A study jointly conducted by the University of the Philippines’ Assessment Curriculum Technology Research Center-College of Education (ACTRC) and the University of Melbourne on the effectiveness of Mother Tongue-Based Multilingual Education in (MTB-MLE) in the Philippines has confirmed something many Filipinos have known for some time — that English remains a highly-prized skill that most Filipinos are betting their fortunes on.
This was the first of challenges identified after a series of tests to determine whether there is a need to re-assess the medium-of-instruction aspect of the Philippines’ education reform initiatives…
One problem is that stakeholders perceive limited use, as well as lower value of the mother tongue outside specific domains.
As expected, English remains more highly regarded and valued by the community. It is a perception that is borne by facts. Lost or ignored was the primary reason for MTB-MLE, which is to give students a head start in developing higher-order thinking skills, particularly in the elementary grades.
Indeed, it has been long observed that command of the English language has strongly polarised Philippine society. Filipinos who are proficient in the use of English are at a huge advantage over those who don’t. The most plum jobs and careers are dominated by excellent English speakers who, in most cases, enjoy immense social advantages over the rest.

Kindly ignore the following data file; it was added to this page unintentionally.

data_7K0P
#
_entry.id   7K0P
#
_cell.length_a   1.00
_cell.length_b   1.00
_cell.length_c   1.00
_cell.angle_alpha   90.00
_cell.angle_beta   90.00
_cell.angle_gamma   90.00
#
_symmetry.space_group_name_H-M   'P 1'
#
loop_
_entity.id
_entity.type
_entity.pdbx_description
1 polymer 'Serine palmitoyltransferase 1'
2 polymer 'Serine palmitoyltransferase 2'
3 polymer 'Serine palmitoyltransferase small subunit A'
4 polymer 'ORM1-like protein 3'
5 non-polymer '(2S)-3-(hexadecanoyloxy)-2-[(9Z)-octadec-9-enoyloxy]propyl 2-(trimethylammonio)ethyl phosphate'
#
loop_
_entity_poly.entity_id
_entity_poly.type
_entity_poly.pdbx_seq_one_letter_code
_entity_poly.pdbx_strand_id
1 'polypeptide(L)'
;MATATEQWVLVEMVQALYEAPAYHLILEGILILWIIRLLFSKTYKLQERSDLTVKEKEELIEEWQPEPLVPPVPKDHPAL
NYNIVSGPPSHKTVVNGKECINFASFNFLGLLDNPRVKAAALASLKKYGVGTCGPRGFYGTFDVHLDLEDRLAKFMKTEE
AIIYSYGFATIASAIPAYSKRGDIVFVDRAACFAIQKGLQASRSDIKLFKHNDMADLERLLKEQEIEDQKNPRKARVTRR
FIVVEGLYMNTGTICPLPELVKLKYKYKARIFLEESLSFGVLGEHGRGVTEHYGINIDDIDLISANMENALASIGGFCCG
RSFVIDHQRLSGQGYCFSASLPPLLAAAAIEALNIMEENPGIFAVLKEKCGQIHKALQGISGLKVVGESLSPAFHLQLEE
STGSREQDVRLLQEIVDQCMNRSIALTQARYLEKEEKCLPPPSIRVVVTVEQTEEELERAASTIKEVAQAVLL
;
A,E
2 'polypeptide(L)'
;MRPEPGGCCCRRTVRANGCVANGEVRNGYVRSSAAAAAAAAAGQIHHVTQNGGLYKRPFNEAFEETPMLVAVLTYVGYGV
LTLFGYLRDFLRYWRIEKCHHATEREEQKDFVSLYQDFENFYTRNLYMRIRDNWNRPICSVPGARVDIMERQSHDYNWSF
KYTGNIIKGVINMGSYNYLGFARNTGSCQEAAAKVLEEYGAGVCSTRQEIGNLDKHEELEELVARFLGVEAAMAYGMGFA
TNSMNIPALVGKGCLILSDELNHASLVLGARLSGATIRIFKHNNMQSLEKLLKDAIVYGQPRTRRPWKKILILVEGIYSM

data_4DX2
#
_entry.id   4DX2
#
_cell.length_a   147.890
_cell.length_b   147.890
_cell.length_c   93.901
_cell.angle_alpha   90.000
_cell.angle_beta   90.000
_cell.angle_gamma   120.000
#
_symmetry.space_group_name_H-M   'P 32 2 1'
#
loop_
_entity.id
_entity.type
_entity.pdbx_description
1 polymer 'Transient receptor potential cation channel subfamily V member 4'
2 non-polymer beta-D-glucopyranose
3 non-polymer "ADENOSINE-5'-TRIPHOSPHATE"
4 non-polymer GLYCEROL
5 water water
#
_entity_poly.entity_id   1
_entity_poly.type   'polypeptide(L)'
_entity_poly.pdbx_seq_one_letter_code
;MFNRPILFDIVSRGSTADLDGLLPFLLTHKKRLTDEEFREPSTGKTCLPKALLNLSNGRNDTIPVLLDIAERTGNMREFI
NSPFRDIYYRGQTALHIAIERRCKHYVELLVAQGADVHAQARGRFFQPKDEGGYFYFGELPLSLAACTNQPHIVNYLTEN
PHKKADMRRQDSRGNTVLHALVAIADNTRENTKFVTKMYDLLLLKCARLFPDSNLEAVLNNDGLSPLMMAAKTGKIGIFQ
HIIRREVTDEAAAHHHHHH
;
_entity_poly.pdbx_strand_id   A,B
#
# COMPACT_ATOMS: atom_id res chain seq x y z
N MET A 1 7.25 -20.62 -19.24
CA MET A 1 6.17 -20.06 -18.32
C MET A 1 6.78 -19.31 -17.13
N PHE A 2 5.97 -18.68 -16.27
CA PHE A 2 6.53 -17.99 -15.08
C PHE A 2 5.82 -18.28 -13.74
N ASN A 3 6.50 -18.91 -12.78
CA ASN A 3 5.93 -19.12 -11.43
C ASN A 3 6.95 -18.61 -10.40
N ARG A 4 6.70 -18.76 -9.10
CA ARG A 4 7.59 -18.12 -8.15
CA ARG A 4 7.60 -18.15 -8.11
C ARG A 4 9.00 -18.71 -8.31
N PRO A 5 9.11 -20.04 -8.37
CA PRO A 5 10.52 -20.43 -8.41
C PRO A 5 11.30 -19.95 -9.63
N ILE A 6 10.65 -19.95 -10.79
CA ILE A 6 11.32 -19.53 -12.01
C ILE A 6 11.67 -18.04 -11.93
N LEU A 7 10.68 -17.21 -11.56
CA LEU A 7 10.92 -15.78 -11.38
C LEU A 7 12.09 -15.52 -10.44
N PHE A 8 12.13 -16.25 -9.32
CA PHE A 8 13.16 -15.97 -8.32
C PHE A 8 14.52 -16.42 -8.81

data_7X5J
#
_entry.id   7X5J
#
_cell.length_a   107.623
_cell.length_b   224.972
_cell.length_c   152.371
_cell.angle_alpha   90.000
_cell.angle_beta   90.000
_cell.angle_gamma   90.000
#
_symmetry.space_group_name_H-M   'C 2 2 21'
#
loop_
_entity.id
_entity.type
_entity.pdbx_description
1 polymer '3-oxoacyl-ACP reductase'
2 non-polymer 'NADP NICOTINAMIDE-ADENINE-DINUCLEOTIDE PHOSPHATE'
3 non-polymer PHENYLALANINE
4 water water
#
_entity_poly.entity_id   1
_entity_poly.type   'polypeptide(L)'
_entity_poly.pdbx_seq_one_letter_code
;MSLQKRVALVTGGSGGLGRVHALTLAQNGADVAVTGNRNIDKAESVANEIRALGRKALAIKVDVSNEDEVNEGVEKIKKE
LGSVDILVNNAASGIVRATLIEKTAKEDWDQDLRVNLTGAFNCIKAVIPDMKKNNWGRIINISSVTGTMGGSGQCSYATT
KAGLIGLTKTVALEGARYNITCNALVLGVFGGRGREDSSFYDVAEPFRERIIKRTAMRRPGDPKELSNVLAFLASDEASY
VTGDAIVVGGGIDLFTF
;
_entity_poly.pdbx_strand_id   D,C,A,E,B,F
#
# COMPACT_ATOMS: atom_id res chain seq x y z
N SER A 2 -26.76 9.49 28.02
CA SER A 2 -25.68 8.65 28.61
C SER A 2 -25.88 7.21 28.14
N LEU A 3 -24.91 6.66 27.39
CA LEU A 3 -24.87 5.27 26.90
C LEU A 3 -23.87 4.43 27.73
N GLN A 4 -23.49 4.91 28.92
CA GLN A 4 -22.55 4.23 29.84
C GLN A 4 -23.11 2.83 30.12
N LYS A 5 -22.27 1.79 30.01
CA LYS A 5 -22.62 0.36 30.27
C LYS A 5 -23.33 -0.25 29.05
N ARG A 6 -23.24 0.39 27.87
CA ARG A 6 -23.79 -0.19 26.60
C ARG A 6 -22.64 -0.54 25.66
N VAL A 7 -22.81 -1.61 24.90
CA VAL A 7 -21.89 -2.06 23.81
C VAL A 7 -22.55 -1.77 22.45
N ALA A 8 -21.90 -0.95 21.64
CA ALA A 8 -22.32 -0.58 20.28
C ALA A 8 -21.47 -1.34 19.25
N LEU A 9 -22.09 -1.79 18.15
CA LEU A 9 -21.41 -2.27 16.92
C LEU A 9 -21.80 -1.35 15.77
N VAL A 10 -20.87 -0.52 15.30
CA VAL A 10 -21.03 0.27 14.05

This is an increasingly critical issue now that relentless progress in technological development computers, robotics, and communications is rapidly eroding employment opportunities for low-skill-required jobs — a niche the Philippine economy desperately depends on to survive.
Much of the demand for high-paying work nowadays particularly favours professionals who are highly-trained in the so-called STEM (Science, Technology, Engineering, Mathematics) fields. And this is an area where India and China have acquired an advantage churning out hundreds of thousands of engineers and scientists from their respective universities every year. But the Philippines remains (for now) at an advantage when it comes to English language skills, which is important considering that any amount of technical acumen will be worth squat unless the person who wields it can communicate that knowledge.
Therein lies the tragedy in the way the Philippines is squandering this rapidly-eroding advantage in English language proficiency by continuing to allocate scarce public resources to this whole mother-tongue-as-medium-of-instruction effort. The same study has revealed the disturbing risks along these lines associated with a focus on implementing MTB-MLE in the Philippines as evident in the effect on teachers involved in the program…
Test results for the two years showed elementary teachers getting low mean percentage scores of 50.53 percent and 54 percent in the English test, and 46.7 percent and 49 percent in the process skills test for Science and Math.
Most important of all, humanity’s collective body of knowledge in the maths and sciences are overwhelming articulated in English. This means that focusing on teaching non-English language skills to the Philippines’ youth will doom an entire generation to a monumental struggle to access this body of knowledge or, worse, rely on an inifinitessimal trickle of that knowledge translated to their mother tongue.
The better way forward is to educate Filipinos exclusively in English. It does not make sense to bet already scarce public education funds on what are evidently dead-end languages that hardly add anything to the marketability of their speakers in an increasingly competititve market for jobs.
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